The Centers for Medicare and Medicaid Services (CMS) is pursuing a demonstration project that would allow clinicians involved in risk contracts in Medicare Advantage (MA) to be exempt from the Merit-Based Incentive Payment System (MIPS). CMS announced an opportunity for public comment on information it would need to collect to carry out the demonstration.
Under the Medicare Access and CHIP Reauthorization Act (MACRA), eligible clinicians in traditional Medicare fall into one of two payment tracks: MIPS or Advanced Alternative Payment Models (APMs). To move into the Advanced APM track, clinicians are required to participate in one of a handful of risk-bearing traditional Medicare models.
CMS now acknowledges that some MA plans are developing, or have developed, risk-bearing payment arrangements, similar to Advanced APMs in traditional Medicare. Under existing law, clinicians participating in those models are still subject to MIPS, even if they have substantial participation in Advanced APM contracts in MA. The Medicare Advantage Qualifying Payment Arrangement Incentive (MAQI) demonstration would offer these clinicians an opportunity to be exempt from MIPS.
According to the agency announcement, the MAQI demonstration could test whether exempting clinicians with sufficient participation in risk contracts with MA plans from MIPS will increase or maintain participation in Advanced APM arrangements with MA plans. In addition, the agency notes that the demonstration could permit participation in qualifying payment arrangements with MA plans that meet the other payer Advanced APM criteria a year before the all-payer combination option is available. Under existing law and regulation, beginning in the 2019 performance year (2021 payment year), MA risk contracts can be combined with participation in a qualifying traditional Medicare Advanced APM to achieve the thresholds to qualify as an Advanced APM qualifying participant (and qualify for the 5 percent Advanced APM bonus). This demonstration could potentially allow clinicians to count their MA revenue or patients a year earlier, with the first performance period tentatively planned for 2018, and the demonstration would last up to five years.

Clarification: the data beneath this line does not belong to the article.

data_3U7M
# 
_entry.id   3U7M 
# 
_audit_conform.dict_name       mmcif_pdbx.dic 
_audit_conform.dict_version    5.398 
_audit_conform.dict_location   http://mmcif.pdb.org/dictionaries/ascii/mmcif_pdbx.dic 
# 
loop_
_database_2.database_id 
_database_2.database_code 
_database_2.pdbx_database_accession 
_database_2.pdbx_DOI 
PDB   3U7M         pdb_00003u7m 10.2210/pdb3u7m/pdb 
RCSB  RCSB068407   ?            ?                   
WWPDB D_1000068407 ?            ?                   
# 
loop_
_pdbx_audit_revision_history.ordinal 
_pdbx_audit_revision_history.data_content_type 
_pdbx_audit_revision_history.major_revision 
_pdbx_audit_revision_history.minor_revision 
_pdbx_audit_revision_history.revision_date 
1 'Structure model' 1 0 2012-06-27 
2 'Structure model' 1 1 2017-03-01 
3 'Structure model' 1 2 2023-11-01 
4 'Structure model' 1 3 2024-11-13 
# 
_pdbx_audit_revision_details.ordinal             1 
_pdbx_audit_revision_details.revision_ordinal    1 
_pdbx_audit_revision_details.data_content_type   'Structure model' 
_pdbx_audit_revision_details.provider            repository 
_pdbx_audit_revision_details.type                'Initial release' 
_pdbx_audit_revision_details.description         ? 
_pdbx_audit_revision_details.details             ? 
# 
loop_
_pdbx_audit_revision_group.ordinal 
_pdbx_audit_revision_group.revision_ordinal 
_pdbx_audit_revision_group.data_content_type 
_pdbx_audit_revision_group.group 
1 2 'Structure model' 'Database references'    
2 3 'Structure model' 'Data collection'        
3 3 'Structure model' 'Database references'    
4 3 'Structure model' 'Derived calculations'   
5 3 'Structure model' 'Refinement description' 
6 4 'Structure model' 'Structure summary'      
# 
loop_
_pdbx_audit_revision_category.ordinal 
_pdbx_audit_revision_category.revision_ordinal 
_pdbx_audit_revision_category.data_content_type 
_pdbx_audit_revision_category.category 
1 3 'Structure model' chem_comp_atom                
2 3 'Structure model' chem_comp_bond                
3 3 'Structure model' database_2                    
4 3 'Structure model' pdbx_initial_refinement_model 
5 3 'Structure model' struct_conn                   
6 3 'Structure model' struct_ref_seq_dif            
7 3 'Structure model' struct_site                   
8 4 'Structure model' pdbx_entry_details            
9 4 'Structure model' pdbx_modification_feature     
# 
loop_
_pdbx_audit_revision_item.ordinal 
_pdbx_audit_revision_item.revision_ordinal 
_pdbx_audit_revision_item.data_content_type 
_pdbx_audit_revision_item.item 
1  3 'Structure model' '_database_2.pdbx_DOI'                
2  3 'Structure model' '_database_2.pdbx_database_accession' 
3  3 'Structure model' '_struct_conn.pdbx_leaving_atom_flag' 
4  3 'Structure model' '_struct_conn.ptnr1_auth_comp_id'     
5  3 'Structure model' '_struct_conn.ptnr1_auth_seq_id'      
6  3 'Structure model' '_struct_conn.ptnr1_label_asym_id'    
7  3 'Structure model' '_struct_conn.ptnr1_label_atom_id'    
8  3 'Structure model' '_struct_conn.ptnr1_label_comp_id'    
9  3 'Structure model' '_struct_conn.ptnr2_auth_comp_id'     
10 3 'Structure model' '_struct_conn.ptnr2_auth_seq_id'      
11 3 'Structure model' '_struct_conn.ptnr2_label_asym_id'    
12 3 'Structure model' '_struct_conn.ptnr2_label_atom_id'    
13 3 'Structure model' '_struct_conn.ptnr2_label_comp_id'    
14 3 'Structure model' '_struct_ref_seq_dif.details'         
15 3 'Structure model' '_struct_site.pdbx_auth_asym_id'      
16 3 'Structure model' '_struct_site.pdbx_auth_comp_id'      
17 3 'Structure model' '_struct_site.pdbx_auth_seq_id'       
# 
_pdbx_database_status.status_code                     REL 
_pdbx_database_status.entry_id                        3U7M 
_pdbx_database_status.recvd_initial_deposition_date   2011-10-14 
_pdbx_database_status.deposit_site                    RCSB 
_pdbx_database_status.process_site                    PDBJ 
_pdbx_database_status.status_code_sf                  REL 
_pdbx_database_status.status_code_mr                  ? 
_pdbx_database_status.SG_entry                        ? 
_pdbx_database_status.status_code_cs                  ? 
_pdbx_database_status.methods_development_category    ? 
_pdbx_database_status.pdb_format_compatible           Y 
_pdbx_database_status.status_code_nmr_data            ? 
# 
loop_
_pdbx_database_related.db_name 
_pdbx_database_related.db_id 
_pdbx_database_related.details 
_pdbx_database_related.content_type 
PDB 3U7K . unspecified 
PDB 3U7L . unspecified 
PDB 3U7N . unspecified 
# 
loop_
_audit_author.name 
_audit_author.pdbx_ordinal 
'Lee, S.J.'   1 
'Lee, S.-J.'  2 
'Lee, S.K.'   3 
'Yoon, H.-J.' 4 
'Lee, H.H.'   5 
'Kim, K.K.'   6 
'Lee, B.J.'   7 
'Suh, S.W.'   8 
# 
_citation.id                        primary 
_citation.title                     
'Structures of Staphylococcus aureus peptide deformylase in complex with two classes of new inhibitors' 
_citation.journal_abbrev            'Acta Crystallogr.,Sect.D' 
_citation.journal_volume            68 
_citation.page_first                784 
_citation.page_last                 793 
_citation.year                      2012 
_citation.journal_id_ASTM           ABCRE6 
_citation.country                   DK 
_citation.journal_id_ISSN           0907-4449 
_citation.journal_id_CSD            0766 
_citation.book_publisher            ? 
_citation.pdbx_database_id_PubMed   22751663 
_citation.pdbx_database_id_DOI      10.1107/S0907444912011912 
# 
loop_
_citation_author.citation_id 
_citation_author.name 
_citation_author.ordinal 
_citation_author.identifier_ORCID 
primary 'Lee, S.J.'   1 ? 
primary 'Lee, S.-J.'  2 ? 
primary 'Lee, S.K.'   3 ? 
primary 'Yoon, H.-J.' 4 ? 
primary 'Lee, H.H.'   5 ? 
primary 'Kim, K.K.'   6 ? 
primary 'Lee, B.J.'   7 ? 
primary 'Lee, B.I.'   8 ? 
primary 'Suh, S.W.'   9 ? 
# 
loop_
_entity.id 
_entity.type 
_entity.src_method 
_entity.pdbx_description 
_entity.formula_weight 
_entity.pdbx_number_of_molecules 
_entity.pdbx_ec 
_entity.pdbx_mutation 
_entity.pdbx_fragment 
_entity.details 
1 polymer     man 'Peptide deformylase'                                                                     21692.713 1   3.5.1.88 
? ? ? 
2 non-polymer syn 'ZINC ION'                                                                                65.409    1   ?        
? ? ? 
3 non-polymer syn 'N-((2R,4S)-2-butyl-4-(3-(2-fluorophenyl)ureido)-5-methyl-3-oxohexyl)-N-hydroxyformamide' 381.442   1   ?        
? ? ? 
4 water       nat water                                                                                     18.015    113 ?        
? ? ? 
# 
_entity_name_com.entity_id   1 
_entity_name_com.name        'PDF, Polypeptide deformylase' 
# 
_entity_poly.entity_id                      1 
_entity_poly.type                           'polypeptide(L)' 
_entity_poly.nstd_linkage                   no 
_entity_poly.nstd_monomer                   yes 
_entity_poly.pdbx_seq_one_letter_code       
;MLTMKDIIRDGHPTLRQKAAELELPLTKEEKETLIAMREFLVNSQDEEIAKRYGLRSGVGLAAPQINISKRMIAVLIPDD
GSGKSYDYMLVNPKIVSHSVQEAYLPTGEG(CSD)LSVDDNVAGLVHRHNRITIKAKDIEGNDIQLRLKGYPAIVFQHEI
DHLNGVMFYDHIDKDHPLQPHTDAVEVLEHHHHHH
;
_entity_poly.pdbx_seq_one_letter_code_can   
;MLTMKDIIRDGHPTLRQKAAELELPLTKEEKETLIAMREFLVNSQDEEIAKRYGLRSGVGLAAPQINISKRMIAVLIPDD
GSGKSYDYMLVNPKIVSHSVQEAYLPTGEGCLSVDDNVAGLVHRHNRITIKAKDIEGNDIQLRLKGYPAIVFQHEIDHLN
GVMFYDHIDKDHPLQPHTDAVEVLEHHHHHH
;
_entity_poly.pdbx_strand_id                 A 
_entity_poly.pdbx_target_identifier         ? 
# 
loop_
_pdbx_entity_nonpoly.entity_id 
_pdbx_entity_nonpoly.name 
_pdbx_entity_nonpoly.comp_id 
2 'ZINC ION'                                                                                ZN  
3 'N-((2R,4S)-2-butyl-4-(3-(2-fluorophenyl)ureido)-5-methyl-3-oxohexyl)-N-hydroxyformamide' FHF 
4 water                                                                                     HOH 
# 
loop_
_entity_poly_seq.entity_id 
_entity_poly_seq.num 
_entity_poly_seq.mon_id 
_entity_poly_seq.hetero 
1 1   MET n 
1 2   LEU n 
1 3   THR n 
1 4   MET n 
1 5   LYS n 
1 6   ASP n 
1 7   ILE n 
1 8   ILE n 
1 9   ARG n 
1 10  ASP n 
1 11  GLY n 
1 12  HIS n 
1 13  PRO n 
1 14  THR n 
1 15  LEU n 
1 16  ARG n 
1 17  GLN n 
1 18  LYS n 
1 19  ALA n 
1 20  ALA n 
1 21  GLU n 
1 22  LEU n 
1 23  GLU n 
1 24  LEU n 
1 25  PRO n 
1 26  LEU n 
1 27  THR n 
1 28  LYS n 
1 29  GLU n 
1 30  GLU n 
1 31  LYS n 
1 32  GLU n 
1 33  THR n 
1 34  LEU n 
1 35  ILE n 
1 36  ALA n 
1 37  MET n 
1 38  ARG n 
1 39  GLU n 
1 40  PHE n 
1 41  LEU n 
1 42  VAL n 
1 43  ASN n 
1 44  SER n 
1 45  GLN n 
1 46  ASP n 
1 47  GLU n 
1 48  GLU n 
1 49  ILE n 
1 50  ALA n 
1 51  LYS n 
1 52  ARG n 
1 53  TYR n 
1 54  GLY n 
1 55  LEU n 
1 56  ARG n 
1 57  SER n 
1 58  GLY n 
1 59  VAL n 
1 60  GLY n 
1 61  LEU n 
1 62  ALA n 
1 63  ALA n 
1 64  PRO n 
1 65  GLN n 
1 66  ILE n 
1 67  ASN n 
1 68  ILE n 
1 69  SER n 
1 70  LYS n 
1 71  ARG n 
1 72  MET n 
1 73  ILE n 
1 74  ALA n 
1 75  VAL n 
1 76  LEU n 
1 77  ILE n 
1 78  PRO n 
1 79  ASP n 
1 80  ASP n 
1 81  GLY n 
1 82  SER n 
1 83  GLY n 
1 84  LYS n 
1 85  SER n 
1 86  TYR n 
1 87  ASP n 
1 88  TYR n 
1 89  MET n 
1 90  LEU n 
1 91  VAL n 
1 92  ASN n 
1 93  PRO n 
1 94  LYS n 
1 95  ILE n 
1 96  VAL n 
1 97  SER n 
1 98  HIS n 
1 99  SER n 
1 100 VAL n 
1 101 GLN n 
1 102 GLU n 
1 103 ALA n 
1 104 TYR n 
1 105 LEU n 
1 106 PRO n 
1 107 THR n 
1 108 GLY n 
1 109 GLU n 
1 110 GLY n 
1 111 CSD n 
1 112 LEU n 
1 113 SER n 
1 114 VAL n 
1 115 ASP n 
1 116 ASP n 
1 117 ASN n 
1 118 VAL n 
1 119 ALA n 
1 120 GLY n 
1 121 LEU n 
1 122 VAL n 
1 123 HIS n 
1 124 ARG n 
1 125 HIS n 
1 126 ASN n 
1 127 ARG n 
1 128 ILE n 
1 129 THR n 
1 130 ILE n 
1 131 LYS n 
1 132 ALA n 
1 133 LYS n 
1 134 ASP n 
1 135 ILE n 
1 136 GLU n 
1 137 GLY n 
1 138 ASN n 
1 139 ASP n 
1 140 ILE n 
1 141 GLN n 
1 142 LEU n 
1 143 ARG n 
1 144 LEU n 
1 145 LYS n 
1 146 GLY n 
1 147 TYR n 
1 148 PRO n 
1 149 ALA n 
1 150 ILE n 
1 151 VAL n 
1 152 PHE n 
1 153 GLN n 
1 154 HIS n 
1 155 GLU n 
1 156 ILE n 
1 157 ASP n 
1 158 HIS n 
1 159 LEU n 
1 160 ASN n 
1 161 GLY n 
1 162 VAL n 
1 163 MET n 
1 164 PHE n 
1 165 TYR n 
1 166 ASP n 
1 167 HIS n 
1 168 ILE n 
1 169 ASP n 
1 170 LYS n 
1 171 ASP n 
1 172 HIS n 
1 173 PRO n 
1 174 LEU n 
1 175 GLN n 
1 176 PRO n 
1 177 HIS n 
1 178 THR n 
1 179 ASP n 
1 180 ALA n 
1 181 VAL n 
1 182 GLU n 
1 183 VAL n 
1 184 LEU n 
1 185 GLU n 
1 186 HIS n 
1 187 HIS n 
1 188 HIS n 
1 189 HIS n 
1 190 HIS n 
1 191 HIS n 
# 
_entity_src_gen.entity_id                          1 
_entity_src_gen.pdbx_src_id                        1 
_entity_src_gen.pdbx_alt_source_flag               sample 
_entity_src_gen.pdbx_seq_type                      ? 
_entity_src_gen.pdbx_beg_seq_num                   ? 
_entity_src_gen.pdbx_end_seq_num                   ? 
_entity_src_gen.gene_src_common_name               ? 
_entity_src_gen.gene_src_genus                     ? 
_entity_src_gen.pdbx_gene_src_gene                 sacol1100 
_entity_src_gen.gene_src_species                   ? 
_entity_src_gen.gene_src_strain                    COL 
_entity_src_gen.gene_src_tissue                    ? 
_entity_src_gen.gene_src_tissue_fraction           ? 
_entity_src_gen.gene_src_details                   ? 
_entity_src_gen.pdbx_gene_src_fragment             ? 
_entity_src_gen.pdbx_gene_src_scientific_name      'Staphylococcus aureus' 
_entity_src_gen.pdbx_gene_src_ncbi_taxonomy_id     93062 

In order to implement the demonstration, CMS would need to collect information from participants on payment arrangements with MA plans, and on MA payments and patient counts. This information is necessary to determine whether the clinician or group is engaged in enough risk contracting to qualify for the MIPS exemption (similar to the requirements for Advanced APM participation in traditional Medicare). The agency states that the information collection would be similar to what is being collected for the other payer APM option (described in a previous analysis). CMS is seeking feedback from stakeholders on the information it plans to collect, as well as feedback on how the agency can improve accuracy and minimize burden in the collection of information.
Should it move forward, the MAQI demonstration provides a pathway for clinicians to be exempt from the burdens of MIPS reporting. Interested stakeholders should submit comments by September 4, 2018. We expect additional information to be forthcoming and will provide updates as they become available.
For more information contact Sheila Madhani or Mara McDermott.